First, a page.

Furthest Right

The Illusion of Inaction

Actions have risks, but these can’t be considered in isolation.  The choice to not make a particular action has its own consequences, which may be worse.

So not acting is itself a risk.

The degree to which it is a risk — for both acting and not acting, for deciding one way versus deciding another — is contingent on the quality of knowledge.  Better knowledge (which here means both facts that correspond closely to reality and also methods of reasoning that reliably reveal previously unknown truth from already known truth, both observation and logic) will produce better predictions about the effects of a decision.

The feeling of safety that makes inaction alluring is an illusion.

In the same way, the feeling of escaping responsibility by not acting, the feeling of being responsible for the negative results of acting but not the responsibility for the negative effects of not acting, is too an illusion.

It is this comforting illusion that distinguishes action from inaction.  This can be seen clearly in the question of whether to kill.

If we kill the intruder, if we execute the rapist… what if we’re wrong?  What if our imperfect knowledge causes us to kill an innocent man who wrongly thought he was entering his own home?  What if the rapist was framed, and we execute the wrong man?  These are real possibilities and valid concerns  There is a tendency to fixate on these types of negative consequences of killing.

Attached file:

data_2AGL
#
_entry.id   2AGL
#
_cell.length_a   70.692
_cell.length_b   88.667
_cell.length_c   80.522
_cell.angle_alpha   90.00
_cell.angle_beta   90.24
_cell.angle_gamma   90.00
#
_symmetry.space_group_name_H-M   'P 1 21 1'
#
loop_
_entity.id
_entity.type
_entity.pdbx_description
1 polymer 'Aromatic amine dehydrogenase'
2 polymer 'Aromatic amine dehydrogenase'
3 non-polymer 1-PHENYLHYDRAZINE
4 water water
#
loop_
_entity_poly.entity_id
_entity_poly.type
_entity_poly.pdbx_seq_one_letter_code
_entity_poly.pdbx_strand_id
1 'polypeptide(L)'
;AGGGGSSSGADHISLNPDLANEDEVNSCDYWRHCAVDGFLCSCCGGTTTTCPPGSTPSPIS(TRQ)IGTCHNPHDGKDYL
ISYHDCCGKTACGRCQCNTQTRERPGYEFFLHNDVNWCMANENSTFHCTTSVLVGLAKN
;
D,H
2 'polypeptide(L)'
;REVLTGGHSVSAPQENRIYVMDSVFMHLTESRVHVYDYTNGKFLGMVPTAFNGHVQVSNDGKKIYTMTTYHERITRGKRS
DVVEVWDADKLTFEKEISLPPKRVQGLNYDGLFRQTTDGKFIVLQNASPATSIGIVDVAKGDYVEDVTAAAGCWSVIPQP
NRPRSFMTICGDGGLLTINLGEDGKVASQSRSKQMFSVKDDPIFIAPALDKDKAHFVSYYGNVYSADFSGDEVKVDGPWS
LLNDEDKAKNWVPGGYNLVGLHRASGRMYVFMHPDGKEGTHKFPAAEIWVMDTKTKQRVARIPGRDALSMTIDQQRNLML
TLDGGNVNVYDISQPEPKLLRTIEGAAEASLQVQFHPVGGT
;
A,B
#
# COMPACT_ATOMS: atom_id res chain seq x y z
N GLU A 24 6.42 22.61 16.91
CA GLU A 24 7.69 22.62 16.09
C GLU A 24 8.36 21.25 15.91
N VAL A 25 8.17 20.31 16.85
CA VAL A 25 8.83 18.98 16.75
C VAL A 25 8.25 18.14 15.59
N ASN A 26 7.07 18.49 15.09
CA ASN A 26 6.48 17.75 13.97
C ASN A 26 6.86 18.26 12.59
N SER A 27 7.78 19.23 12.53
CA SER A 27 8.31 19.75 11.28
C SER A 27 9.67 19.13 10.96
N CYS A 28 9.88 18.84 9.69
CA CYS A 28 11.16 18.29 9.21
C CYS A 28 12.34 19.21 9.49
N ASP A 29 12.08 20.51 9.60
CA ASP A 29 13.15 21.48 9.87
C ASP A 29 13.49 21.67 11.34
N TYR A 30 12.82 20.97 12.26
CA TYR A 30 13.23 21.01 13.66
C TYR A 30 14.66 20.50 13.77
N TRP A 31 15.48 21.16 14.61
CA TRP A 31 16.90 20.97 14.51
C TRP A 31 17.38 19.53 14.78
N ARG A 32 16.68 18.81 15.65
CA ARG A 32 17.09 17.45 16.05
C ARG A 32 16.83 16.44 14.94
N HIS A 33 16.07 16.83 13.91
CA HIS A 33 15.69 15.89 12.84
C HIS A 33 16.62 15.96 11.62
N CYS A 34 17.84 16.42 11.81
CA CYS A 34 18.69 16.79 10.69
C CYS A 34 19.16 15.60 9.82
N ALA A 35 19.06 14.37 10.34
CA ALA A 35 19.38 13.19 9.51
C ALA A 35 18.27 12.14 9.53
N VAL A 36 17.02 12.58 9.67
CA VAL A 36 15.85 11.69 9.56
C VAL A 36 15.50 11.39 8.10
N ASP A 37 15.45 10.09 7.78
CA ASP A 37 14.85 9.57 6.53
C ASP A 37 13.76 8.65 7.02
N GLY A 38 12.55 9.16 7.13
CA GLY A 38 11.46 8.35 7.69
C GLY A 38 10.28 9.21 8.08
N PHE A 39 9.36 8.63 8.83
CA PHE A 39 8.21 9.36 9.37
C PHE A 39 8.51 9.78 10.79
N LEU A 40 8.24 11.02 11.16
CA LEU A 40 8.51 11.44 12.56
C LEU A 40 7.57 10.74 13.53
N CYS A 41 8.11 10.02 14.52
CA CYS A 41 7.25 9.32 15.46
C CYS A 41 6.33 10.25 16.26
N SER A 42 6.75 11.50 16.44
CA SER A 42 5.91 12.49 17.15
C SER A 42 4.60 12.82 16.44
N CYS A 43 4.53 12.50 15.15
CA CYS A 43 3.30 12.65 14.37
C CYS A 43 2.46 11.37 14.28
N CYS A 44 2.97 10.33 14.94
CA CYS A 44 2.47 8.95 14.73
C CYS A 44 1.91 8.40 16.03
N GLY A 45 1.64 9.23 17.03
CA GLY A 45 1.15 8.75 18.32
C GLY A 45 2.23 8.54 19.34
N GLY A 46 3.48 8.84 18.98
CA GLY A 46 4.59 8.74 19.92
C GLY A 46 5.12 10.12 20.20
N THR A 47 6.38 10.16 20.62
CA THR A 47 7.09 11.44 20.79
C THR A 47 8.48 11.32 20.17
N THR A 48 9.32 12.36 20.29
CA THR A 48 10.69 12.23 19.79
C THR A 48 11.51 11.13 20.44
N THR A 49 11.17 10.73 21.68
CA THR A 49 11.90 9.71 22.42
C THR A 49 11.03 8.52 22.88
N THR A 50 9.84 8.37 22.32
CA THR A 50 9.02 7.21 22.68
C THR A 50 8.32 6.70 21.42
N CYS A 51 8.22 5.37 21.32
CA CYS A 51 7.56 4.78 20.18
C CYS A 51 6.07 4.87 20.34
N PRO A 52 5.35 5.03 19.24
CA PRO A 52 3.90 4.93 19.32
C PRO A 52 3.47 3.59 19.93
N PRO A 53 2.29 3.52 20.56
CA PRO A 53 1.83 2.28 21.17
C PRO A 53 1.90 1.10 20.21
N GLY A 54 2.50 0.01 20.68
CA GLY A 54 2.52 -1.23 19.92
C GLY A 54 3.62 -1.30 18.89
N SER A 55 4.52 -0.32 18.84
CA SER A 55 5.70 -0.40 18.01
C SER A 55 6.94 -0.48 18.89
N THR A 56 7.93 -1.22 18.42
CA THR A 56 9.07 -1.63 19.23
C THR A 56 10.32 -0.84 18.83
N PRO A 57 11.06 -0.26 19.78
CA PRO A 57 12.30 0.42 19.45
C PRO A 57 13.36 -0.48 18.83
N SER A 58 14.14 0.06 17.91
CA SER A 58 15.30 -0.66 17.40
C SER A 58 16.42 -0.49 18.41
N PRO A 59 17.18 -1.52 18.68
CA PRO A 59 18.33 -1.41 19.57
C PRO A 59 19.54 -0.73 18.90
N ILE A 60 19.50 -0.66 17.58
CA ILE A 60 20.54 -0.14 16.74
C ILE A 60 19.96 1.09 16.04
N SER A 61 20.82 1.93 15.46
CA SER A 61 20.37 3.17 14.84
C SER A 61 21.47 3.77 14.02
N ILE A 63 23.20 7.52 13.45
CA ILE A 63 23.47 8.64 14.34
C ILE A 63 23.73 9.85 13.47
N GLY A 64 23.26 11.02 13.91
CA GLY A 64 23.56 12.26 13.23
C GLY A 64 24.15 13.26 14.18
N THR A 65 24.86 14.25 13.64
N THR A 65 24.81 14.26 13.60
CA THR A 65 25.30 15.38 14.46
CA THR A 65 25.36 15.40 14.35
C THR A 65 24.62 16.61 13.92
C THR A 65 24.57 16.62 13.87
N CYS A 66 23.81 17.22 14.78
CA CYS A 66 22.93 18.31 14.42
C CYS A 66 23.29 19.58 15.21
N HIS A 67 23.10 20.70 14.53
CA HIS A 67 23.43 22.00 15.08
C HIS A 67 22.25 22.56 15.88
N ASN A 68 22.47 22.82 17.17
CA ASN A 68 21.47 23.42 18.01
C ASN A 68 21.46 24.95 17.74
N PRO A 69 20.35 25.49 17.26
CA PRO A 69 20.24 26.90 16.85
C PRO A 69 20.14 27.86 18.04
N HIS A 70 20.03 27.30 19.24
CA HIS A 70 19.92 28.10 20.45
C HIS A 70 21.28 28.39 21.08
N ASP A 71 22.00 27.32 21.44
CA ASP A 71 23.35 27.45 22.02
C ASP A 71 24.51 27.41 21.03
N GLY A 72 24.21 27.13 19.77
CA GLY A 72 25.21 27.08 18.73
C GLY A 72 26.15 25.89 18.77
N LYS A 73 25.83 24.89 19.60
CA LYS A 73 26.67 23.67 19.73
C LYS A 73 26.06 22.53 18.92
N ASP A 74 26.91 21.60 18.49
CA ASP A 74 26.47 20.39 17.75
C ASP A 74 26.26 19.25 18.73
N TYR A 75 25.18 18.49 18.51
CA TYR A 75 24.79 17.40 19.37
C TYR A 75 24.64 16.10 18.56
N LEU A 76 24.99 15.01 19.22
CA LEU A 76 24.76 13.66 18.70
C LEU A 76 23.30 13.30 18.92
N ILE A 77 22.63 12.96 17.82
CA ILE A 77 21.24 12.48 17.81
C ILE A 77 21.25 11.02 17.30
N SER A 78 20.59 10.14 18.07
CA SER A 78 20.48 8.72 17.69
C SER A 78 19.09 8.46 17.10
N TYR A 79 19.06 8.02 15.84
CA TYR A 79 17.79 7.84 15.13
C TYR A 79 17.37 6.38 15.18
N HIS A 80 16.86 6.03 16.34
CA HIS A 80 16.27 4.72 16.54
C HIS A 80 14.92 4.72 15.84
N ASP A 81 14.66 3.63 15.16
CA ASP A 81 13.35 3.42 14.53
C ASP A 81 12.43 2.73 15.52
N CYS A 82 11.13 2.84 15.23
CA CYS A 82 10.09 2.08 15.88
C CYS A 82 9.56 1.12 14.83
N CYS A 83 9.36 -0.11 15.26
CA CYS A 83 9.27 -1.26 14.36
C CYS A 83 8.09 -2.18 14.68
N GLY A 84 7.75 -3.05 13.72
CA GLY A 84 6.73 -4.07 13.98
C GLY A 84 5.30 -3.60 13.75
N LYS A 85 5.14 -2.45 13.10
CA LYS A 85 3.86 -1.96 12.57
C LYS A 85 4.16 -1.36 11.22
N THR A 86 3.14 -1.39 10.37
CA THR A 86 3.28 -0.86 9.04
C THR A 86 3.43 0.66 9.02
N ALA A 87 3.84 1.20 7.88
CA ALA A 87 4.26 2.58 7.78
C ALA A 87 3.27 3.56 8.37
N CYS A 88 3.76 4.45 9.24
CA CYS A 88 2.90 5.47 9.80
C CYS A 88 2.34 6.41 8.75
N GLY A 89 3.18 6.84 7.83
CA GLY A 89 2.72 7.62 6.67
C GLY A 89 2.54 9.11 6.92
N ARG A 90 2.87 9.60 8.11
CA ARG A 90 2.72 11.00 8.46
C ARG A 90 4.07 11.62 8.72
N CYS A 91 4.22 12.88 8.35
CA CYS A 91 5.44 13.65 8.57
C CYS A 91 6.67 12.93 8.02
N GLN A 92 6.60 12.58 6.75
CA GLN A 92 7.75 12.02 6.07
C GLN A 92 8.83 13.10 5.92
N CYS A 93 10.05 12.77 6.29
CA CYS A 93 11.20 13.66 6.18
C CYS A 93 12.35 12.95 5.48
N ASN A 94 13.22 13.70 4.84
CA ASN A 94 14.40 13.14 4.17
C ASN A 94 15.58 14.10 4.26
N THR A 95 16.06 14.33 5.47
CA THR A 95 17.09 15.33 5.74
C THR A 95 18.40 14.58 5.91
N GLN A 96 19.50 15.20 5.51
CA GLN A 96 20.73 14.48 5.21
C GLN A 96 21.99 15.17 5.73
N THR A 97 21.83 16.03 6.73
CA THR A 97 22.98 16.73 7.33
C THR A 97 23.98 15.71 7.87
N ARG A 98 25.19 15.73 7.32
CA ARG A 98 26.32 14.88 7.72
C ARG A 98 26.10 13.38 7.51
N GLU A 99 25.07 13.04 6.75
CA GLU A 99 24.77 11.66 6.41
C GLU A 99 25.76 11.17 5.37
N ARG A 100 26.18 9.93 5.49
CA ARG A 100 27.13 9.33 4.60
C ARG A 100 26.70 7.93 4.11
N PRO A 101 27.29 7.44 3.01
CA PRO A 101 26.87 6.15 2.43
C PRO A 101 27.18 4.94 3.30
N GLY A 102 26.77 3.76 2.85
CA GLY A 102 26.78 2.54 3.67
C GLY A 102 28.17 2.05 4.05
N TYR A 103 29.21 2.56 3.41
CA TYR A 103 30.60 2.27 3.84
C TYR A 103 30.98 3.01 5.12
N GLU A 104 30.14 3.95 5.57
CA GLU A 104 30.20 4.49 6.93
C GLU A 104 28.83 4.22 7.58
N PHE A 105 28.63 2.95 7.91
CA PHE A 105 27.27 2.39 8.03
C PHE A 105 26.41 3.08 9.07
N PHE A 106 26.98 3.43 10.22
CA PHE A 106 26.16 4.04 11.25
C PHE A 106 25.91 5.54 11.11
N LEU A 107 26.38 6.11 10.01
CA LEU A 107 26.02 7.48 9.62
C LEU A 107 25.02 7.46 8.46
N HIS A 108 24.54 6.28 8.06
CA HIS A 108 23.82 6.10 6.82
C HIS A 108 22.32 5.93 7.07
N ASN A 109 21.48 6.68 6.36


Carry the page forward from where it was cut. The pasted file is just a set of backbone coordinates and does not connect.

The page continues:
But this only addresses the risks involved in acting.  We must also look at the risks involved in inaction: if we don’t kill the intruder he may kill us; if we don’t execute the rapist he may go on to rape more.

Unduly weighing the risks of not acting is like a surgeon refusing to do his job because he might slice the wrong organ.  If he gave in to these concerns he would be useless to his patients.

The distinction between action and inaction is an illusion.  The reality is that we make choices, and that not acting is also a choice, even if it’s not noticed.  Choosing to stay parked on the railway tracks as the train approaches does not absolve the responsibility for the deaths in the car.

Instead we must: realize what we want and what we are responsible for, then determine what path will most likely achieve those ends. Giving credence to the illusion of inaction makes us less effective at doing this.

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